As it is shown, there is no magic behind. It is simply code generation, with no reflection, similar to that which is in Butterknife or Dagger libraries. All those things are being done at the compile time.

Two way binding

To achieve two way databinding it is needed to write some additional code. Current Google implementation does not support out of the box automatic updates of view model triggered by view.

To enable automatic updates of view model triggered by changing input of some control it is needed to create binding adapter class. Binding adapter class should be specific for each control. It is caused because each control set their value in different way.

public class EditTextBoxBinding {
    @BindingAdapter({"textBinding"})
    public static void bindEditText(EditText view, final BindableType<String> text) {
        if (text == null)
            throw new IllegalArgumentException("BindableType<String> object cannot be null");

        if (view.getTag(R.id.dataBinding) == null){
            view.setTag(R.id.dataBinding, true);
            view.addTextChangedListener(new TrimmedTextWatcher() {
                @Override
                public void onTextChanged(String newValue) {
                    text.set(newValue);
                }
            });
        }

        String textFromView = view.getText().toString();
        String textFromViewModel = text.get();

        if (!textFromView.equals(textFromViewModel)) {
            view.setText(textFromViewModel);
        }
    }
}

In the first part of the method it is checked if binding was already attached into control. If it wasn't then text changed listener is added which updates the view model value. In the second part of the method two values, from the view and the view model are being compared. If they are different then it means that value in view model was changed and the view must be updated.

Such defined binding can be used in layout view file. Of course before using it, public BindableType<String> description should be defined in view model.

<EditText
    android:layout_width="match_parent"
    android:layout_height="wrap_content"
    app:textBinding="@{viewModel.description}"/>

After running such code, view model would automatically receiving updates if EditText control input would change. As it is shown android:text="" markup property is not used. All work is done by app:textBinding="".

Important thing to mention is that ObservableField<> type cannot be used even if it does the same as BindableType<> type. The reason is that android databinding framework hides its observability to binding adapter classes and it was done intentionally.

Summary

Android databinding is a step into good direction for eliminating useless parts of code from the app logic perspective. Activities and fragments classes become dummy linkers which do not have any parts of code which manipulates on data. It gives also possibility to implement MVVM pattern which is very popular in other frameworks and gives alternative for currently most used in Android MVP pattern.

Of course it is still under development and the biggest drawback is lack of support two way bindings. Creating them for their own is not easy and needs a lot of effort to do that. There is also no guarantee that they would still work when the new version of Android Databinding will go live.

In my opinion Android Databinding with MVVM pattern is ready to use in production apps but not in all situations. If we have simple view which presents data stored in model and eventually should react on model updates then databinding with MVVM is the best approach. Situation is different when view would contain a lot of controls for interaction with user (e.g. text inputs, spinners, date and time pickers) then classic MVP is better. In my opinion the worst thing which can be done in such complicated views is to mix classic android approach with databinding. Code which is result of such mix may look unclear and might be hard to maintain in the future.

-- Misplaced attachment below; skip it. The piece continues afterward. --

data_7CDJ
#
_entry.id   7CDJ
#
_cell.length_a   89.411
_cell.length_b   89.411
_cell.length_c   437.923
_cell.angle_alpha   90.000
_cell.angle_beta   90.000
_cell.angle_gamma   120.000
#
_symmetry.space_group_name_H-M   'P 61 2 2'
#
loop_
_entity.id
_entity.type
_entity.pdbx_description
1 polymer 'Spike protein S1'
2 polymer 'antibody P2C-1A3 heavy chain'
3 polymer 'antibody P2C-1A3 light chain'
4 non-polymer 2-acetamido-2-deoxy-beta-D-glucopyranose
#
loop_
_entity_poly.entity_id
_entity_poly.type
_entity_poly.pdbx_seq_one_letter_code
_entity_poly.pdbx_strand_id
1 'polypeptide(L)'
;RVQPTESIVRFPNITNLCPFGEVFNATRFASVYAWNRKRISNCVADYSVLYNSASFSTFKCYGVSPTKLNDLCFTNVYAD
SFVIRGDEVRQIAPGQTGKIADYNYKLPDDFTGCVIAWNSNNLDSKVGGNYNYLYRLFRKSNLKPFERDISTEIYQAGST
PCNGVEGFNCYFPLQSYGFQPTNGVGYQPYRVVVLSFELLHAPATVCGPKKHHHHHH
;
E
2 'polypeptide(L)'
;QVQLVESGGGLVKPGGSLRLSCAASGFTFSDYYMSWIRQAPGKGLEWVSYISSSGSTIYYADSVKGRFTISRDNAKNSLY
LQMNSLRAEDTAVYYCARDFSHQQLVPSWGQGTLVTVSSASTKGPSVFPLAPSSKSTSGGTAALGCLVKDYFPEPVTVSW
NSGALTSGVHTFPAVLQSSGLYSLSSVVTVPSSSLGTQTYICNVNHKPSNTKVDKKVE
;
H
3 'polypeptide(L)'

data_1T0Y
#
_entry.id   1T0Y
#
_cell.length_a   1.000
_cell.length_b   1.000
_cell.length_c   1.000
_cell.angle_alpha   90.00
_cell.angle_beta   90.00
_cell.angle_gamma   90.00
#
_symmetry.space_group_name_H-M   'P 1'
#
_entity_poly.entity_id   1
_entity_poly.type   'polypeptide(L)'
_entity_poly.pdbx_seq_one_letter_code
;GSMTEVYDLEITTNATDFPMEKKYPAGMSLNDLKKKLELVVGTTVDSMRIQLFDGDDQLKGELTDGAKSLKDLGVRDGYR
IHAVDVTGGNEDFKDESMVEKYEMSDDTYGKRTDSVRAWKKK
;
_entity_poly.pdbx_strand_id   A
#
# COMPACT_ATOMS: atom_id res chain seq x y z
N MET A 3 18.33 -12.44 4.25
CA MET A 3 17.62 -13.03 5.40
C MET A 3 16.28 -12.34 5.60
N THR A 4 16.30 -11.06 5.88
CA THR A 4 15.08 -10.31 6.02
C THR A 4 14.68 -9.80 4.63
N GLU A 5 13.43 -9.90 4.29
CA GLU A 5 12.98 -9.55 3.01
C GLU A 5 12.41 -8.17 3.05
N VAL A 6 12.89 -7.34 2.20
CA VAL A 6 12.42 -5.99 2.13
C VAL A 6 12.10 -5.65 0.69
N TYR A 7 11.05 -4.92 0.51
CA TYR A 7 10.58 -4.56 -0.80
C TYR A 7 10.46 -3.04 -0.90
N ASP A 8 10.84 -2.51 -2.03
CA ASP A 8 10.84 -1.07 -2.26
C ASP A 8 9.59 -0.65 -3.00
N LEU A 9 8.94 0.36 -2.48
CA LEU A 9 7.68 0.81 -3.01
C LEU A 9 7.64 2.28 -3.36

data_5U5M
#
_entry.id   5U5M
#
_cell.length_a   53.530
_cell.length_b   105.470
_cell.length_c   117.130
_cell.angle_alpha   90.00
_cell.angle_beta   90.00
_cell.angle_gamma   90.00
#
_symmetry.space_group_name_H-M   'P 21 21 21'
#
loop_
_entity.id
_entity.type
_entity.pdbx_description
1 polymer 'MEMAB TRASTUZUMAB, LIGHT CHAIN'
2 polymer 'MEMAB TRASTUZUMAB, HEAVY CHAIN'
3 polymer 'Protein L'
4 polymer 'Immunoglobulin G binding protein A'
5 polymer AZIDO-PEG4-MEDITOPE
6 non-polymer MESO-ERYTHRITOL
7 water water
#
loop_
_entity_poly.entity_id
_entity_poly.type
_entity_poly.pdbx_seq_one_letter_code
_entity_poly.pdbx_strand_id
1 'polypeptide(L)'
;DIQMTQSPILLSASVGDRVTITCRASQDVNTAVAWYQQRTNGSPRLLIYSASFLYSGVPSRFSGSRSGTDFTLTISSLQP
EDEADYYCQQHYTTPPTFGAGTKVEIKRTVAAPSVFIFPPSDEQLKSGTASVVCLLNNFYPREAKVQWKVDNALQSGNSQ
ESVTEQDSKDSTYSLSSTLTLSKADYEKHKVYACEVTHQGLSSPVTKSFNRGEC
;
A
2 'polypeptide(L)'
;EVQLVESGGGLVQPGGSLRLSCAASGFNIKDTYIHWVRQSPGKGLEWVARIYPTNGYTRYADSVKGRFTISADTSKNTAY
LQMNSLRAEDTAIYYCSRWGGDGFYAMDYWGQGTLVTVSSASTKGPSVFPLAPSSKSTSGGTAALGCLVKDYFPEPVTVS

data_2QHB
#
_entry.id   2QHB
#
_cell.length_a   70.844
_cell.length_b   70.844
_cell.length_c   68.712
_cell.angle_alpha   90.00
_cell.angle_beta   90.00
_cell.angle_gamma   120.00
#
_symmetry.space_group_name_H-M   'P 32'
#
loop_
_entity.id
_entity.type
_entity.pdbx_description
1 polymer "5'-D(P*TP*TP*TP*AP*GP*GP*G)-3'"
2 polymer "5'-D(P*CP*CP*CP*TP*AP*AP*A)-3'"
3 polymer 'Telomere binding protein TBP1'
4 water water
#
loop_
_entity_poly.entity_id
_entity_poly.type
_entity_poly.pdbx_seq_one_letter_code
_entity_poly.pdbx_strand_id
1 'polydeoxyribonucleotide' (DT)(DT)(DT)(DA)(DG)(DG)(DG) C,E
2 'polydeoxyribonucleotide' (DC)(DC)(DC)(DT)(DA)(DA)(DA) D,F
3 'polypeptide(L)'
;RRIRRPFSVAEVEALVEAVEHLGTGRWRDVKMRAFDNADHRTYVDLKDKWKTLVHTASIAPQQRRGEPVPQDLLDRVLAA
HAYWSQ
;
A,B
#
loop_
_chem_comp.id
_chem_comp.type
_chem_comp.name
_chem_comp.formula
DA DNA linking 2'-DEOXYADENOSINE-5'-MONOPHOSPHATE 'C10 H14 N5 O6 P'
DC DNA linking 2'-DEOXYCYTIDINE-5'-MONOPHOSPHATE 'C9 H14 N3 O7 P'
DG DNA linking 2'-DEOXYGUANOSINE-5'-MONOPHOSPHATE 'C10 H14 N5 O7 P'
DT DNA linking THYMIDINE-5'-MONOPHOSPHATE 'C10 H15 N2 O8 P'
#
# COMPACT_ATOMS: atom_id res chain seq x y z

In my opinion, when Android Databinding would officially support two way bindings then MVVM would completely replace MVP pattern.

Sample app which has two way bindings for some most used controls can be found here

Related links about Android databinding:

11.05.2016 UPDATE

After the publication of this text I discovered that two way binding is partially supported in the newest Android Studio 2.1. and the newest gradle 2.1.0. There is no public announcement about this but only post on George Mount blog

There are no much differences of using this binding in comparision to one way binding. View model should have also public ObservableField<> type field or public getter and setter. Difference is in the layout file. Instead using @{...} like it was in one way binding, @={...} symbol should be used. There is no need to define own attributes like it was described in previous chapter.

<EditText
    android:layout_width="match_parent"
    android:layout_height="wrap_content"
    android:text="@={viewModel.name}"/>

Main problem of this is that there are only few attributes which are supported by two way binding. It is caused by lack of listeners which can notify databinding framework that something has changed. There are also problems with IDE which does not support all expressions in layout files.

Here is the list of currently supported attributes (get from the blog):

  • AbsListView android:selectedItemPosition
  • CalendarView android:date
  • CompoundButton android:checked
  • DatePicker android:year, android:month, android:day
  • NumberPicker android:value
  • RadioGroup android:checkedButton
  • RatingBar android:rating
  • SeekBar android:progress
  • TabHost android:currentTab
  • TextView android:text
  • TimePicker android:hour, android:minute

Despite that news I still think that it is much better to use classic MVP in more complicated views. Android Databinding has problems of the child age and it needs some time to handle all those issues.

I`ve updated project on my github with the example of this binding.

About the author:

Piotr Błachut

Software developer at BT Skyrise. He has wide experience in developing on multiple platforms from desktop and web to mobile applications. He likes to solve difficulties encountered during the work and it gives him the biggest satisfaction. He is interested in new tools and techniques connected with software development.